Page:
Within transport, aviation accounts for about 13%. Its contribution to total man-made emissions worldwide is said to be around 3%." IPCC (1999) It is not merely the percentage contribution of the aviation industry to the world's carbon dioxide emissions that causes concern, but also the manner in its production. As aircraft travel at high altitudes, the emissions are released into more sensitive parts of the earth's atmosphere and thus have a greater impact. According to the IPCC, the definite impact of the aviation industry on global warming can be judged as four times that of their carbon dioxide emissions, due to the nature of their production. (Green Travel 2006) 3.3 Attempts to Reduce Impact As one of the major players in the aviation industry, Virgin Atlantic have taken it upon themselves to be seen as the leading light in making the industry more environmentally friendly. As part of the companies vision for sustainable aviation, Virgin Atlantic have begun to implement more efficient methods of air travel around some of the world's largest airports. These changes are aimed to cut the amount of fuel used by the aircraft; thus improving the quality of the air and reducing the level of carbon dioxide emissions. "We need to accelerate the pace at which we reduce aviation's impact on the environment. We cannot ignore that aviation does create environmental problems at around 2% of global CO2 emissions, although equally, it produces significant economic and social benefits being 8% of the world's GDP." Sir Richard Branson (2006) Forum for the Future is the leading sustainable development charity in the UK. They work alongside companies to find ways of creating an environmentally friendly way of improving how they go about their business. They help identify opportunities and then implement them within the companies overall strategy for sustainable development. Virgin Atlantic became the first airline to join the scheme following its plan to introduce more carbon friendly methods of air travel. ...read more.

Conclusion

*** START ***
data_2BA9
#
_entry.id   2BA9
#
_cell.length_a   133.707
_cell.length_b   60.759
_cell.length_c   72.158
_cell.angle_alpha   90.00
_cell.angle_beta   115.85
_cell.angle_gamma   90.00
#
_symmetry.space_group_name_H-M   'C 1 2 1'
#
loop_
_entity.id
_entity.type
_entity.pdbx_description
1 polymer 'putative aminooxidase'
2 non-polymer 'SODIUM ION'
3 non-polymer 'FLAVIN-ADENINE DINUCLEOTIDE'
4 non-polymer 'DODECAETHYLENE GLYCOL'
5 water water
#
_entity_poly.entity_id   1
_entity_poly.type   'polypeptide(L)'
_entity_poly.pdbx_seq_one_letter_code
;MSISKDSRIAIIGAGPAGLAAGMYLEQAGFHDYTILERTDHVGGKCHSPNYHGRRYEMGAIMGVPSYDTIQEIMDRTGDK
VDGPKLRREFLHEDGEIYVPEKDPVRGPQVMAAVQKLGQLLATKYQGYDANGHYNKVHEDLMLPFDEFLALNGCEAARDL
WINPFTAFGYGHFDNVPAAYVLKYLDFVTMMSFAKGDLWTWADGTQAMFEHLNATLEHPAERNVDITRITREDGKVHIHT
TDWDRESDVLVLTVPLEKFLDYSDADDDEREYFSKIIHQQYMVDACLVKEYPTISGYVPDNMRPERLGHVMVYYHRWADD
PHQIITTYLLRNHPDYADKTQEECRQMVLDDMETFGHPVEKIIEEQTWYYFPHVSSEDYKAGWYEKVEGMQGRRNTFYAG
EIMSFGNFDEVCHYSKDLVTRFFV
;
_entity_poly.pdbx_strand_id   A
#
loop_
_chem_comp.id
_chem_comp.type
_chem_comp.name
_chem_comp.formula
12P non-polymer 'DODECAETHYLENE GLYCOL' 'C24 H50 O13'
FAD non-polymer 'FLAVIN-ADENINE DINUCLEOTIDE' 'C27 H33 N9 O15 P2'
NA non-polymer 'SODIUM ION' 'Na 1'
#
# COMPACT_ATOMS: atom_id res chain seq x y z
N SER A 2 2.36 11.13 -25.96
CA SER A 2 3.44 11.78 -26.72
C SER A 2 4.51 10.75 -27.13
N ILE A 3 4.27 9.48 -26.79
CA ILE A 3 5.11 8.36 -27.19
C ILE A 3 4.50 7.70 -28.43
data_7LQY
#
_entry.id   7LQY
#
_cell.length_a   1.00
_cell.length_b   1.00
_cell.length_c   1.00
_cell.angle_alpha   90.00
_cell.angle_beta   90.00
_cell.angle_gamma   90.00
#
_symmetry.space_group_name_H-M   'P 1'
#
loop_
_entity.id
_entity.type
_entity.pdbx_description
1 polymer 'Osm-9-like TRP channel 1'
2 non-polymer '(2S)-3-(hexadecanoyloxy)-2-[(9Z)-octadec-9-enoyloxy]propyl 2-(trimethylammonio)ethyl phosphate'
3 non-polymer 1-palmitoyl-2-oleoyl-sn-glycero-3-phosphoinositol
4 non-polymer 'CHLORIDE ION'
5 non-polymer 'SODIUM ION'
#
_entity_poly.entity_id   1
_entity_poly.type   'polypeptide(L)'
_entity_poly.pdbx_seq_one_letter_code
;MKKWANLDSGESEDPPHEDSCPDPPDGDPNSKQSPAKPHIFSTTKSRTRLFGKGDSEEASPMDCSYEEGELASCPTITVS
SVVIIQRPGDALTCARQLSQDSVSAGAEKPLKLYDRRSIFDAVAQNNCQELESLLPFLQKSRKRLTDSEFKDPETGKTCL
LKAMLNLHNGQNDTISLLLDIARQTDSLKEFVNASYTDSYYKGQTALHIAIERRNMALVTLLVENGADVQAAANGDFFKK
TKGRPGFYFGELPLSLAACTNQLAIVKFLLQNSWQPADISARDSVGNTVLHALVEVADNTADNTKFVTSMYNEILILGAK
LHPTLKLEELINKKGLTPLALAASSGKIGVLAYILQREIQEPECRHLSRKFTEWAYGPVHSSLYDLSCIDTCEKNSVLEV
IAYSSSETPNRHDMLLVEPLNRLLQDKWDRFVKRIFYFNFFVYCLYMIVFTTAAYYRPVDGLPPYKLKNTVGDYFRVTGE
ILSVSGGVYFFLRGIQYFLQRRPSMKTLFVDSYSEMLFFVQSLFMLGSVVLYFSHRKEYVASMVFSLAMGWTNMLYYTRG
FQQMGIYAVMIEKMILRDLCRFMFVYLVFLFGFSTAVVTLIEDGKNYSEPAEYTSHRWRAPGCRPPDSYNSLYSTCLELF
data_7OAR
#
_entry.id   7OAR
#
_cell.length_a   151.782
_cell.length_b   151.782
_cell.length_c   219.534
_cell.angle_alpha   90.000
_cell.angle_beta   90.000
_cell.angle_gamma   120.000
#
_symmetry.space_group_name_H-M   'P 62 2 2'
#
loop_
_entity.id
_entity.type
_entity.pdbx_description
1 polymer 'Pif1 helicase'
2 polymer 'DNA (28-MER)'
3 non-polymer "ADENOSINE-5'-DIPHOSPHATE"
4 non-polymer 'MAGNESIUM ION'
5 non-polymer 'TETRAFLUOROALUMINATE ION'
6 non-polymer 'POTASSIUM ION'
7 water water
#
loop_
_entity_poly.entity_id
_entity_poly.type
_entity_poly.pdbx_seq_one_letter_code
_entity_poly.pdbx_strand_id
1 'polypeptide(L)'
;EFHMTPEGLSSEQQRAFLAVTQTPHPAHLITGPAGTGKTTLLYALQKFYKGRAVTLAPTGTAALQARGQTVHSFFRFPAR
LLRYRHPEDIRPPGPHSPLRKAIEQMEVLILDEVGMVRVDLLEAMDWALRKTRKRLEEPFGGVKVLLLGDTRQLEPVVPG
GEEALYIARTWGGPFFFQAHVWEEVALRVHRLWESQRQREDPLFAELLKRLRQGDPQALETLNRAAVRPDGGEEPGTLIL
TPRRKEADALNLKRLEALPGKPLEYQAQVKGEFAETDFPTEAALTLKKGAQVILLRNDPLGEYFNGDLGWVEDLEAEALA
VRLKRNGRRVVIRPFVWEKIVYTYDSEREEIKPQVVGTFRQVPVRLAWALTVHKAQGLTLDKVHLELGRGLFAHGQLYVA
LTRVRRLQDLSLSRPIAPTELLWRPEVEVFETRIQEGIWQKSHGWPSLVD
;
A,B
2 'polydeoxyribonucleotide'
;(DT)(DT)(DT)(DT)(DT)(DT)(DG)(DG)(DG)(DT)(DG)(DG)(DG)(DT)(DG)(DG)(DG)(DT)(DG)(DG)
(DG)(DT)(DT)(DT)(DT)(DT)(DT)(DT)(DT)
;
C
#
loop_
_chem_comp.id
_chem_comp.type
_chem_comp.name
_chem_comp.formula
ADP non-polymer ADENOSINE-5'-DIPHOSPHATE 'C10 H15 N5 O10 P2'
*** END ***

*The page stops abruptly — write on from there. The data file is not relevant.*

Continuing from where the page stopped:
Boeing attempted to develop a radical new plane design which incorporated a blended wing-body, providing a more aerodynamic and fuel efficient aircraft. This proved to be unsuccessful as it received a negative reaction from passengers as it involved the seating arrangement to be like a small amphitheatre. Until a new technology is created, the industry is limited in what it can actually do to make it a more sustainable operation. An operational method to cut down on aircraft emissions would be to streamline air-traffic control. European skies currently operate under 35 national bodies and according to the International Air Transport Association (IATA), putting European air-traffic control under one organisation would cut emissions by up to 12%. Given the restrictions the aviation industry have in terms of technical and operating solutions, introducing taxes would remain the only practical way to reduce carbon emissions. This would involve countries imposing a carbon tax which would in turn increase the cost of fossil fuel in relation to its levels of carbon. It would encourage carbon emitters to act quicker in reducing their emissions and would promote the conservation of fossil fuels. The aviation industry would argue that there is no current method of preventing carbon emissions from aircraft but it would encourage them to follow the example of Virgin Atlantic in reducing emissions from other sources. The funds generated from these taxes would provide governments with the necessary resources to invest in other ways of tackling the negative affects of global warming. Governments should provide more resources into the research of improved energy efficiency and find new alternatives to fossil fuel. Investigations into developing a cheap, low-emitting source of energy for aviation are vital in making the industry sustainable. Rapidly growing trees could be planted on a mass scale in areas that are now suitable to support them due to the changes in the climate. Using the increasing sea levels as an example, uninhabited areas of the ocean could be fertilised with minerals so that carbon eating plants can flourish. ...read more.